“Since 2000, fully three-quarters of retail sales growth has occurred through online channels. That’s an eye-catching statistic, yet not quite the whole story.”
I wish I’d written that. I could have. But these smart people beat me to it. They also beat me to the punch line. After stacking up the facts on online’s rise (with addressable market penetration that outpaces GDP growth) they drop the bomb:
“We’re not sure it matters anymore.”
Quite a thing for PWC’s “Bricks’n’Clicks” strategists to say. But they’re on to something. As online and mobile commerce play a growing part in the e-commerce experience, it’s evolving a pretty interesting – and surprising – relationship with in-store retail.
Turns out that the brick and mortar business once “lost” to digital is coming back in big ways. The mobile edge once scared retailers who stayed tethered to their core business props. Yet today that edge is pushing new value to the core.
What a surprise: mobile, it turns out, is helping the best retailers create innovative models that grab the best of both worlds – and enjoy the wins.
I think about this stuff a lot. I’ve watched the industry change and seen what’s possible when established businesses embrace new models. When we launched Warner Bros. retail stores, WB brands (Batman, Superman, Looney Tunes, Scooby Doo, Harry Potter, etc.) benefited tremendously. This required huge investment: those were bricks and mortar years.
Today brands can achieve that same exposure (or more) through digital assets that reach beyond the boundaries of physical stores. This can create benefits across the chain (partners, vendors, etc.) while reducing risk and exposure to the corporation.
Throughout my career I’ve watched the customer claim increasing control over value propositions. More and more, the magic happens on their terms and their turf: not on the retailers or other sellers who once held that power. Businesses who have honored that reality have surged forward. Those trapped by it have not.
One way retailers have done this is by getting close to the edge of change: in the places where their customers choose to do business. We all know “mobile” is increasingly that place. Partnering with innovators – often rising tech firms with specialized capabilities enabling some aspect of ecommerce, targeting, or social engagement – has helped smart retailers outpace competitors without overburdening core business needs. With time, these retailers have picked the best from that edge and brought it closer to the core, where those winning hybrid models PWC talks about probably took root.
Retail isn’t the only world that proves this. Forbes contributor Michael Skok shares the example of enterprise innovator Unidesk’s relationship with DELL: how it’s created new revenue for the big guy while sparking gains for the newcomer. Win-wins, as Skok explores in his Game Changing Business Models talk at Harvard Innovation Lab. Worth your time.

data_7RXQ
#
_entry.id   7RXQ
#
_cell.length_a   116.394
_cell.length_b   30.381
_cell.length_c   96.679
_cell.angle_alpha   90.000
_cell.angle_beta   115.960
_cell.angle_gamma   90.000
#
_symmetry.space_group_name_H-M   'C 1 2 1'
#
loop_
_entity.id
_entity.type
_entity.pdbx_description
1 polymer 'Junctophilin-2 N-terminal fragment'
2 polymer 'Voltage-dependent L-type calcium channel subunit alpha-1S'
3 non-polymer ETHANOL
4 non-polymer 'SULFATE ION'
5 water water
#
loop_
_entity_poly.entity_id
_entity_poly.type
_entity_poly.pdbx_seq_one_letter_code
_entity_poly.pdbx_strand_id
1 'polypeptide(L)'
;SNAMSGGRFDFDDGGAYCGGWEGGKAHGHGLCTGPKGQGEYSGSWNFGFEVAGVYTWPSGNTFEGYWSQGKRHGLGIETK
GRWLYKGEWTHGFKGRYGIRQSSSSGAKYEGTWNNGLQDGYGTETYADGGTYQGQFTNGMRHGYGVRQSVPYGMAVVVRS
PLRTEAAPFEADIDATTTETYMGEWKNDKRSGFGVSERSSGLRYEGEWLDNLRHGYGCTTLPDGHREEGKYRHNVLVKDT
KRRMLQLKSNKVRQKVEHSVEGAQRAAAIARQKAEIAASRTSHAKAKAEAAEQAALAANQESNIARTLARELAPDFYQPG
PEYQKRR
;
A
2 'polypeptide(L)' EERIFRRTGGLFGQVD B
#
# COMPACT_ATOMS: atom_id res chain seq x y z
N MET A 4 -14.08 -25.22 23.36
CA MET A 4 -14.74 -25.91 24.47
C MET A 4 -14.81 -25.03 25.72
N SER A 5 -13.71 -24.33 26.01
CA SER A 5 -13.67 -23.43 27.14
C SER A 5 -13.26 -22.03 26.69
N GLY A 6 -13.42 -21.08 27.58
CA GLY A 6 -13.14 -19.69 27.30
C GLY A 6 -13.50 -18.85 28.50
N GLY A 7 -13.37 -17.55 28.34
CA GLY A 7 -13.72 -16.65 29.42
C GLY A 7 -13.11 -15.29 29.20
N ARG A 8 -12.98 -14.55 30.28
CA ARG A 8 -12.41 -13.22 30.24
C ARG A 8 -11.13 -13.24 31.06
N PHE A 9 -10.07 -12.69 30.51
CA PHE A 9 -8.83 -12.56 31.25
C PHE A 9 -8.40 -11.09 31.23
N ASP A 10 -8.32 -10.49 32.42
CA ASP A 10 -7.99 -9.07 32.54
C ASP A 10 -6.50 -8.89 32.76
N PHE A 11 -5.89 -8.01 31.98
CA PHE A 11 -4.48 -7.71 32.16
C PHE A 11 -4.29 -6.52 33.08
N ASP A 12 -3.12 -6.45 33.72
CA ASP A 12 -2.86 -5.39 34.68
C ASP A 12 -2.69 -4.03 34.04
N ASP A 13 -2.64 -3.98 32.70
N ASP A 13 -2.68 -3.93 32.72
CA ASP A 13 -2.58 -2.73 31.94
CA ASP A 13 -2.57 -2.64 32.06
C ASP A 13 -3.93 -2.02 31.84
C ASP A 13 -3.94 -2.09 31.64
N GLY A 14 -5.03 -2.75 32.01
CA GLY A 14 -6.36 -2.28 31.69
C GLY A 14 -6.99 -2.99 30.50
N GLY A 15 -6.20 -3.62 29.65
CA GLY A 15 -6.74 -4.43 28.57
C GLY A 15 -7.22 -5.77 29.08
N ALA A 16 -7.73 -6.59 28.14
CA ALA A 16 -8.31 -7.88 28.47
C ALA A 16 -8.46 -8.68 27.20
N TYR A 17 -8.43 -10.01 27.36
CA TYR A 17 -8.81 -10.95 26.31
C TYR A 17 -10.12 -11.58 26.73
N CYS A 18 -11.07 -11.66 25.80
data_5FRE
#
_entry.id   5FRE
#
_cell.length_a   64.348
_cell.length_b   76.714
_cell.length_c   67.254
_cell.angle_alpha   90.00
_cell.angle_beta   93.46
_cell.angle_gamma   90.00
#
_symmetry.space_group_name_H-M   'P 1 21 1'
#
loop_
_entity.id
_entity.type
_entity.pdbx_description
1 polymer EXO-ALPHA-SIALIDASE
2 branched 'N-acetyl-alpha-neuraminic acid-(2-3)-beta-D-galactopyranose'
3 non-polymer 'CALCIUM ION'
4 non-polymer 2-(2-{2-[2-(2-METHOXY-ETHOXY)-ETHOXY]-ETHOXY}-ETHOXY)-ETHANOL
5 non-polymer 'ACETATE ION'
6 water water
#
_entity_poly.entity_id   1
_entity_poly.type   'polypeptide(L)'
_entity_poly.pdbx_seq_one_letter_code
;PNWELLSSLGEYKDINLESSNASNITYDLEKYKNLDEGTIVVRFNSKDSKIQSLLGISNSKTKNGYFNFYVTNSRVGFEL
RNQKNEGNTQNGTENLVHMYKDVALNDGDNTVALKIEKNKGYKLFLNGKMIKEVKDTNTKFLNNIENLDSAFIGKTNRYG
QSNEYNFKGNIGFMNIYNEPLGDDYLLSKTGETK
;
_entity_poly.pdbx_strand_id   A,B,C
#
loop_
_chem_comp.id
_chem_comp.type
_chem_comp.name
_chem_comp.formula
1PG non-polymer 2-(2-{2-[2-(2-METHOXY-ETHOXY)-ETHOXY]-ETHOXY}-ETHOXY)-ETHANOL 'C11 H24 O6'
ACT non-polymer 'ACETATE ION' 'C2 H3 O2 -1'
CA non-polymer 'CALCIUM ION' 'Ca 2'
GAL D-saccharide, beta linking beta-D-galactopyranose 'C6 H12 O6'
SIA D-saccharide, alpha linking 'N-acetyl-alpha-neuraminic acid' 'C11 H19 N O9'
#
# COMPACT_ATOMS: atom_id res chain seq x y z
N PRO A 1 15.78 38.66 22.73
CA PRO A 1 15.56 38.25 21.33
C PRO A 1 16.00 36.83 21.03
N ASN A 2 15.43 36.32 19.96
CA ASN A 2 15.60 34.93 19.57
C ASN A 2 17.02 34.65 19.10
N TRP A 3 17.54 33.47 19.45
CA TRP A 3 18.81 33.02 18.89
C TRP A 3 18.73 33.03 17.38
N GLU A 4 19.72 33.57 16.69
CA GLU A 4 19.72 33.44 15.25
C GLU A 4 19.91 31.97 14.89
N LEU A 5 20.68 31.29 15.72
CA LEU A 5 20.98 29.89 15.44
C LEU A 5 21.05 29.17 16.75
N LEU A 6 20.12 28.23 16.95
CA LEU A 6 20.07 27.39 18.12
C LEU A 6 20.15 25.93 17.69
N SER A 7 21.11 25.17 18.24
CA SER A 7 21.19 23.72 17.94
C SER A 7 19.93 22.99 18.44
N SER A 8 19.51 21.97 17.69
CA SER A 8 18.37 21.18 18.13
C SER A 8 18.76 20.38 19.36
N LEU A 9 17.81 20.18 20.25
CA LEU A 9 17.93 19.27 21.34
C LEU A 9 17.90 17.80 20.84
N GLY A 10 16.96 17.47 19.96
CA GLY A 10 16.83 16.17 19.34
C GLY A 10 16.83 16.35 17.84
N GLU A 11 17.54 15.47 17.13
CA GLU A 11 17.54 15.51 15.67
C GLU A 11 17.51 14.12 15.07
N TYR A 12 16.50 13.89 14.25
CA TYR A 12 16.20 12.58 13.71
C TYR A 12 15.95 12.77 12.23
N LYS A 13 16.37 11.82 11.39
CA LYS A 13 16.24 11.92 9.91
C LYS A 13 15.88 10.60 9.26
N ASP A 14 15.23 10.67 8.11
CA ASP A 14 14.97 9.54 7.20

My world spans retail and entertainment, so I can’t look at this new reality without applying all we learn in one realm to what we’re missing in another. As I notice the ubiquity of mobile and app use in every coffee line, music or sporting event, and plenty of places we should probably set our phones down, I increasingly see how edge innovations are needed to catalyze new value at the core of long-standing entertainment business models. To me, that’s even more obvious bridge to mobile than retail has been: much of entertainment is, after all, visual (not physical) in nature.
But it’s not really happening yet. And a lot of us feel the heat. A remedy? Can we look to retail – and enterprise – and follow the models that work? Building on PWC’s retail advice:
“Invest in digital technologies with a clear understanding of how they can enhance the in-store experience.”
- Change “in-store” to “viewing” and find ways to bring core entertainment value to the viewer on her or his terms: mobile first (maybe even mobile only), on the viewer’s where and when (not yours), and with continuity however they want it. What might that satisfaction do to connect the viewer to other edge experiences, or even to the core?
“Offer a convenient one-stop-shopping experience that responds to the shoppers’ path to purchase.”
- Replace “path to purchase” with “path to viewing:” again, we’re talking about the viewer’s terms. If all this does is expose you to new audiences, you win. If it increases immersion and satisfaction for existing audiences, even better: there are many ways to win. Data, ad revenue, reach: the benefits of defining the experience on users’ models are obvious. As a licensing guy, of course I think of the longer-view value of these relationships, but that’s an article for another day.
“Rigorously examine resource allocation.”
- Sure, retailers, entertainment groups, and lots of others talk about starting internal innovation units or think tanks. Consider that for sure – but be realistic about the commitment, risk, and timelines innovation demands. As the DELL example shows, getting the edge fast can prove business value faster than an internal think tank can bake it. Test and validate at the edge. Learn what works best and draw it in, mixing it with core capabilities to build new business models (or add life to old ones).
With the rise of mobile, retail has reinvented itself practically before our eyes. Now it’s entertainment’s turn. We need to get out of our comfort zone and push to the edge, where new models are waiting, ready to bring new value and durability to our core assets and practices.
As in enterprise, partnerships get us there faster and with less risk.